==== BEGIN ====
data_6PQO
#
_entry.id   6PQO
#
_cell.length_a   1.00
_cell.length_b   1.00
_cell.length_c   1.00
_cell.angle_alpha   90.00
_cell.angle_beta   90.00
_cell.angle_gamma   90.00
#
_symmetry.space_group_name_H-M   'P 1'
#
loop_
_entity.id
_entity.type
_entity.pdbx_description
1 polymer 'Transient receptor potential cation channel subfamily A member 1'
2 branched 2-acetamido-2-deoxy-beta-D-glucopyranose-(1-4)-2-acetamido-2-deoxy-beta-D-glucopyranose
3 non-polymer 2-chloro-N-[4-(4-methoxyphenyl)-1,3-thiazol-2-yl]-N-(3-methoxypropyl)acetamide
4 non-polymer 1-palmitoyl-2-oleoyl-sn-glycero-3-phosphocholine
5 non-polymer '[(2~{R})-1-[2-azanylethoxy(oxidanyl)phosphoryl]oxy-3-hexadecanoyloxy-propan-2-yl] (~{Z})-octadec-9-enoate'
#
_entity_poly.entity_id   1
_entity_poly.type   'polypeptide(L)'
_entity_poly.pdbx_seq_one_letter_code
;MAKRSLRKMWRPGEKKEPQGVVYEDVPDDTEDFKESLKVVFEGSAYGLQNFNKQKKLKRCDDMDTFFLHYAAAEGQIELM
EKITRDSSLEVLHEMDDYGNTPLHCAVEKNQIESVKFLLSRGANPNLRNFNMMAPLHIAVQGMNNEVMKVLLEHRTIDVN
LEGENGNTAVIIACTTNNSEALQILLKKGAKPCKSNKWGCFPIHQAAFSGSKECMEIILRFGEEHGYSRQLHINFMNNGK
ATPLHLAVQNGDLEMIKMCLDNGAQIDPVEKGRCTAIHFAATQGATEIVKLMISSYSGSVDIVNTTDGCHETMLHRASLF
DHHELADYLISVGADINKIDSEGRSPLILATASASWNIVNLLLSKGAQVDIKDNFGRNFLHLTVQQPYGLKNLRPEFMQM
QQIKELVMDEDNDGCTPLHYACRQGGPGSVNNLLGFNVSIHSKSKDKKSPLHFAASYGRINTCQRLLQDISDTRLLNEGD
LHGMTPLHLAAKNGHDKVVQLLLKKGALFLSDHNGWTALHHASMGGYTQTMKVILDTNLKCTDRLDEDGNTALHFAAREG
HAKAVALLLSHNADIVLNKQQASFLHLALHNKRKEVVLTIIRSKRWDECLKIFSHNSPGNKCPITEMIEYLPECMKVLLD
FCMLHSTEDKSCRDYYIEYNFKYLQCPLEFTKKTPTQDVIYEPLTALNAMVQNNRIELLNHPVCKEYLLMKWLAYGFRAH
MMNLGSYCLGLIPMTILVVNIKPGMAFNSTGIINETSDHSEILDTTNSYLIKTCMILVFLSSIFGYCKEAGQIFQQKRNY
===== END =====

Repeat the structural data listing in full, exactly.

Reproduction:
data_6PQO
#
_entry.id   6PQO
#
_cell.length_a   1.00
_cell.length_b   1.00
_cell.length_c   1.00
_cell.angle_alpha   90.00
_cell.angle_beta   90.00
_cell.angle_gamma   90.00
#
_symmetry.space_group_name_H-M   'P 1'
#
loop_
_entity.id
_entity.type
_entity.pdbx_description
1 polymer 'Transient receptor potential cation channel subfamily A member 1'
2 branched 2-acetamido-2-deoxy-beta-D-glucopyranose-(1-4)-2-acetamido-2-deoxy-beta-D-glucopyranose
3 non-polymer 2-chloro-N-[4-(4-methoxyphenyl)-1,3-thiazol-2-yl]-N-(3-methoxypropyl)acetamide
4 non-polymer 1-palmitoyl-2-oleoyl-sn-glycero-3-phosphocholine
5 non-polymer '[(2~{R})-1-[2-azanylethoxy(oxidanyl)phosphoryl]oxy-3-hexadecanoyloxy-propan-2-yl] (~{Z})-octadec-9-enoate'
#
_entity_poly.entity_id   1
_entity_poly.type   'polypeptide(L)'
_entity_poly.pdbx_seq_one_letter_code
;MAKRSLRKMWRPGEKKEPQGVVYEDVPDDTEDFKESLKVVFEGSAYGLQNFNKQKKLKRCDDMDTFFLHYAAAEGQIELM
EKITRDSSLEVLHEMDDYGNTPLHCAVEKNQIESVKFLLSRGANPNLRNFNMMAPLHIAVQGMNNEVMKVLLEHRTIDVN
LEGENGNTAVIIACTTNNSEALQILLKKGAKPCKSNKWGCFPIHQAAFSGSKECMEIILRFGEEHGYSRQLHINFMNNGK
ATPLHLAVQNGDLEMIKMCLDNGAQIDPVEKGRCTAIHFAATQGATEIVKLMISSYSGSVDIVNTTDGCHETMLHRASLF
DHHELADYLISVGADINKIDSEGRSPLILATASASWNIVNLLLSKGAQVDIKDNFGRNFLHLTVQQPYGLKNLRPEFMQM
QQIKELVMDEDNDGCTPLHYACRQGGPGSVNNLLGFNVSIHSKSKDKKSPLHFAASYGRINTCQRLLQDISDTRLLNEGD
LHGMTPLHLAAKNGHDKVVQLLLKKGALFLSDHNGWTALHHASMGGYTQTMKVILDTNLKCTDRLDEDGNTALHFAAREG
HAKAVALLLSHNADIVLNKQQASFLHLALHNKRKEVVLTIIRSKRWDECLKIFSHNSPGNKCPITEMIEYLPECMKVLLD
FCMLHSTEDKSCRDYYIEYNFKYLQCPLEFTKKTPTQDVIYEPLTALNAMVQNNRIELLNHPVCKEYLLMKWLAYGFRAH
MMNLGSYCLGLIPMTILVVNIKPGMAFNSTGIINETSDHSEILDTTNSYLIKTCMILVFLSSIFGYCKEAGQIFQQKRNY